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Questions? Need an updated map? Email me andy@andyarthur.org.

Google Maps: Wildlife Management Units (WMUs)

Wildlife Management Units (WMUs) are the geographical units DEC uses to set hunting and trapping seasons in New York State. This map is similar to the online one on the DEC website, however I added random colors to make the different WMUs stand out better.

Updated 9/19/17 with the Northern Southern Zone line, shown in red. You may need to zoom in to see the Northern-Southern Line clearly.

Data Source: http://www.dec.ny.gov/outdoor/8302.html

Secretary Zinke signs Secretarial Order to Support Sportsmen & Enhance Wildlife Conservation

"Today, U.S. Secretary of the Interior Ryan Zinke signed Secretarial Order 3356, which will support and expand hunting and fishing, enhance conservation stewardship, improve wildlife management, and increase outdoor recreation opportunities for all Americans. Secretarial Order 3356 is an extension of Secretarial Order 3347, issued on Zinke's first day, March 2, 2017. That order identified a slate of actions for the restoration of the American sportsmen conservation ethic, which was established by President Theodore Roosevelt."

"The new order comes days after the U.S. Fish and Wildlife Service announced a survey that found there are 2.2 million fewer hunters in America now than in 2011. The order seeks to improve wildlife management and conservation, increase access to public lands for hunting, shooting, and fishing, and puts a new and a greater emphasis on recruiting and retaining new sportsmen conservationists, with a focus on engaging youths, veterans, minorities, and other communities that traditionally have low participation in outdoor recreation activities."

2016 Bucks Harvested per Square Mile by WMU

By far the most productive WMUs for buck production is 8N and 8R in the Western Finger Lakes, south of Rochester. 14.5 times more bucks per square mile were harvested there in 2016, compared to WMU 5C in the Northeastern Adirondack Mountains. You can see the difference in harvest quite clearly from this chart. To see this laid out on map, see this Google Map: http://andyarthur.org/google-maps-2016-bucks-harvested-by-wmu-per-square-mile.html

Data Source: Data Source: NYSDEC 2016 Deer Harvest Estimates. http://www.dec.ny.gov/press/110232.html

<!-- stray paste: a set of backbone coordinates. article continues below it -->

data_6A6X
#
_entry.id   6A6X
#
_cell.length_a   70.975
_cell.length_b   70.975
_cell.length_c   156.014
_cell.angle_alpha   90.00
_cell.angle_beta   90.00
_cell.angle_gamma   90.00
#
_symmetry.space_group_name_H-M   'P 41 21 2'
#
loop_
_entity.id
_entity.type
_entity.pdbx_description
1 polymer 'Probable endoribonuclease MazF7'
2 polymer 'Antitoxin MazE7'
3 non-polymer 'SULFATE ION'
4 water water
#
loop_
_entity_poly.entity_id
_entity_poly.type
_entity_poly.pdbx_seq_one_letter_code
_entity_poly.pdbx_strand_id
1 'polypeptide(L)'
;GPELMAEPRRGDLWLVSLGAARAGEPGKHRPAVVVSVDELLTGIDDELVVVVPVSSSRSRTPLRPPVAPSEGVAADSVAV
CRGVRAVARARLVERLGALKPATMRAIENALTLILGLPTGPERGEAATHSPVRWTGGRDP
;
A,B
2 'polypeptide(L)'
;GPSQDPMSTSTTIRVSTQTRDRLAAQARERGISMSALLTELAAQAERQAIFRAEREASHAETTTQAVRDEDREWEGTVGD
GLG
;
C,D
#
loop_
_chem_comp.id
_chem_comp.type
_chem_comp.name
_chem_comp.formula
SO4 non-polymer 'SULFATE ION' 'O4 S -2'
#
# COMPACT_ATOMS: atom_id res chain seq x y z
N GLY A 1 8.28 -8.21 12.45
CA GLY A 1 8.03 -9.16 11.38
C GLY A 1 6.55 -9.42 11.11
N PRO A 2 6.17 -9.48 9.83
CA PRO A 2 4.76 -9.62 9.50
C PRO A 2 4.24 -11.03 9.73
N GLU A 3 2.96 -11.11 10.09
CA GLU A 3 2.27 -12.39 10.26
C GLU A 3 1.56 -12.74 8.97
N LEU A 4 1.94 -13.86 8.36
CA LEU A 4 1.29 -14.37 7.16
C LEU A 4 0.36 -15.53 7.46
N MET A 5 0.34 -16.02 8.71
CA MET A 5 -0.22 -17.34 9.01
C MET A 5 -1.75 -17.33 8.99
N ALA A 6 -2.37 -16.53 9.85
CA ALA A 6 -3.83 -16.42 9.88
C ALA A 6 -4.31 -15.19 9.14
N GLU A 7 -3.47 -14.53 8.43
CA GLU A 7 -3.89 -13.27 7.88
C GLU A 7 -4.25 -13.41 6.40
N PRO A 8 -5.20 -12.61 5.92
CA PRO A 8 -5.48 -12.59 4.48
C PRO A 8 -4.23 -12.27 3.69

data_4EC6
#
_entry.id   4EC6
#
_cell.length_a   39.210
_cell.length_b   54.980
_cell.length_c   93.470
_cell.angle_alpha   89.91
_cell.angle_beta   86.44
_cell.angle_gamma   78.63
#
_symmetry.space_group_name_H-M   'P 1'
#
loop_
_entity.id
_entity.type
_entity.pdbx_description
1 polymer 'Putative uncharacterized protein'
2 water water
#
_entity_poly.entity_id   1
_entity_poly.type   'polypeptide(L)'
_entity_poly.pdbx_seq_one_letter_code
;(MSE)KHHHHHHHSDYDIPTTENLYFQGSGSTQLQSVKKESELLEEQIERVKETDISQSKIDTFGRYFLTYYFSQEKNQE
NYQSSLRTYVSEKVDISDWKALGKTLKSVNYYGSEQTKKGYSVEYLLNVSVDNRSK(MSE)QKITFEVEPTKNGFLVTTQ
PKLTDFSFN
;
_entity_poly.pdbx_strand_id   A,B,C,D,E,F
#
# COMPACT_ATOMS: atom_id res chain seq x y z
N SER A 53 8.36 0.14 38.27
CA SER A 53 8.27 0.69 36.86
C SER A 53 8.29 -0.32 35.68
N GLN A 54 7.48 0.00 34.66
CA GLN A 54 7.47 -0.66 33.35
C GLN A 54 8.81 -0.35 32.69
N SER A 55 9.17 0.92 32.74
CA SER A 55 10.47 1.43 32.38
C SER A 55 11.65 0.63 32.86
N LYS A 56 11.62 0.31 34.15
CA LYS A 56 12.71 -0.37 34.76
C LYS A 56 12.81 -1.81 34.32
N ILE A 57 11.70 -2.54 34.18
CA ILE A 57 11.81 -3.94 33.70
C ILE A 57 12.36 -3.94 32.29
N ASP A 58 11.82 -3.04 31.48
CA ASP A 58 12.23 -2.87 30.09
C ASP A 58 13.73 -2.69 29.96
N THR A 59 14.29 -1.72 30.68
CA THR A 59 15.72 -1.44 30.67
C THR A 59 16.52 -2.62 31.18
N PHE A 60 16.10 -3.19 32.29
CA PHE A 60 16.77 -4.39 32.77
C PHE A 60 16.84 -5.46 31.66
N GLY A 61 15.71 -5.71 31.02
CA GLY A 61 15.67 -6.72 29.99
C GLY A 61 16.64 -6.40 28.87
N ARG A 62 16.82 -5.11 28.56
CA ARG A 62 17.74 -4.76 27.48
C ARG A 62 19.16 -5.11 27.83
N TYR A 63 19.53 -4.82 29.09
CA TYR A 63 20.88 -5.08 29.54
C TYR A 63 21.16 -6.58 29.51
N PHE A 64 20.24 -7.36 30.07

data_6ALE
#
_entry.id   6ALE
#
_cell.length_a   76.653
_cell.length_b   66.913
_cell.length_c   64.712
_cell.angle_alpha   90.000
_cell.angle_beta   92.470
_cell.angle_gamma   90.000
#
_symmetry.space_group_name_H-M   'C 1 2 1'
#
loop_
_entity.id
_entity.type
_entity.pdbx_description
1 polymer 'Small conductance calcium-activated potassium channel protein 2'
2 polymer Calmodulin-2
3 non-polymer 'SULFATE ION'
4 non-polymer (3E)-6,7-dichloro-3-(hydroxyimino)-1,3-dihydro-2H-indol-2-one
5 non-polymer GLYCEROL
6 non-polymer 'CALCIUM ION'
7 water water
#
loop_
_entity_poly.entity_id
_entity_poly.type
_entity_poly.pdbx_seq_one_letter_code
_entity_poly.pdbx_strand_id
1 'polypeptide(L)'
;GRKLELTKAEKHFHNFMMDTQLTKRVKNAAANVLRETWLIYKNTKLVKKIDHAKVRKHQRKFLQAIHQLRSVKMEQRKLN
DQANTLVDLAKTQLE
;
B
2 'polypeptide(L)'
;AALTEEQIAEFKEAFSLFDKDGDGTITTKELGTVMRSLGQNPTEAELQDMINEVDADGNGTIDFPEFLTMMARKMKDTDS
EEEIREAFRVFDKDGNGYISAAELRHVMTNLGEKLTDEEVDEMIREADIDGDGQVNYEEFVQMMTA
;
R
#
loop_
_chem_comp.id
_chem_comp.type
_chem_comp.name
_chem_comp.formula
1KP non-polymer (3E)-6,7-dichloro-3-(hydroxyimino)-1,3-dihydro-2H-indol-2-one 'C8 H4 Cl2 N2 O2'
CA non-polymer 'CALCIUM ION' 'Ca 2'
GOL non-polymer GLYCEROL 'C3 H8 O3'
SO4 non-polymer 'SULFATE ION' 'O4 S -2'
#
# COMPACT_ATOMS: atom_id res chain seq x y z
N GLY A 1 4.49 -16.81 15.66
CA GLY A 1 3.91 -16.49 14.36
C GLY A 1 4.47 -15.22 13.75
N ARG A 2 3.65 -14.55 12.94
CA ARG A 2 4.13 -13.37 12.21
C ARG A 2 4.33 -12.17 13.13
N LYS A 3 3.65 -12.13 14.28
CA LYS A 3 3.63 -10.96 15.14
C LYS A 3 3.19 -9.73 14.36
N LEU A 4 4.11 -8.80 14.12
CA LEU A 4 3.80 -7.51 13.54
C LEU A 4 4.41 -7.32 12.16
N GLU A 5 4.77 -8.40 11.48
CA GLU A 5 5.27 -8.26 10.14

Lead no more threat to birds than cats or windows

"The moment I read the headline I knew where the story was going."

"Bald Eagle Threat: Lead ammo left behind by hunters."

"The inference was clear: Hunters are the bad guys when it comes to Bald eagle mortality. They make it sound like we’re using lead as bait to wipe out the eagle population. It also seems to suggest that if lead bullets were banned there would be no further need to address eagle mortality."

"There was another headline that spoke to the remarkable recovery the big birds are making, right here in New York and across the country. But far too many writers shy away from that side of the story."

The Truth about Traditional Ammunition

"In recent years traditional ammunition has come under increased attack from anti-hunting groups. As such, when misinformation related to traditional ammunition surfaces, NSSF believes it must set the record straight. Let’s do that now:"

"With very limited exceptions, such as waterfowl and possibly the California condor, where, in the latter case the evidence of a causal connection to spent ammunition fragments is far from conclusive, there is simply no sound scientific evidence that the use by hunters of traditional ammunition is causing harm to wildlife populations. In the case of raptors, there is a total lack of any scientific evidence of a population impact. In fact, just the opposite is true. Hunters have long used traditional ammunition, yet raptor populations have significantly increased all across North America — a trend that shows no sign of letting up. If the use of traditional ammunition was the threat to raptor populations some make it out to be, these populations would not be soaring as they are."

"Furthermore, it is the excise tax dollars (11 percent) manufacturers pay on the sale of ammunition – the very ammunition some choose to demonize – that is the primary source of wildlife conservation funding in the United States and the financial backbone of the North American Model of Wildlife Conservation. The bald eagle’s recovery, a truly great conservation success story, was made possible and funded by hunters using traditional ammunition. Not surprisingly, recent statistics from the United States Fish and Wildlife Service show that from 1981 to 2006 the number of breeding pairs of bald eagles in the United States increased 724 percent."

"Needlessly restricting or banning traditional ammunition absent sound science will hurt wildlife conservation efforts – efforts such as those that aided recovery of the Bald Eagle – because fewer hunters will take to the field, thereby undercutting financial wildlife management resources. Alternatives to traditional ammunition are not economical. The higher costs associated with this ammunition will price many everyday consumers out of the market. This is evidenced by the low 1 percent market share of metallic nontraditional ammunition –neither its higher cost, performance or benefits are justified."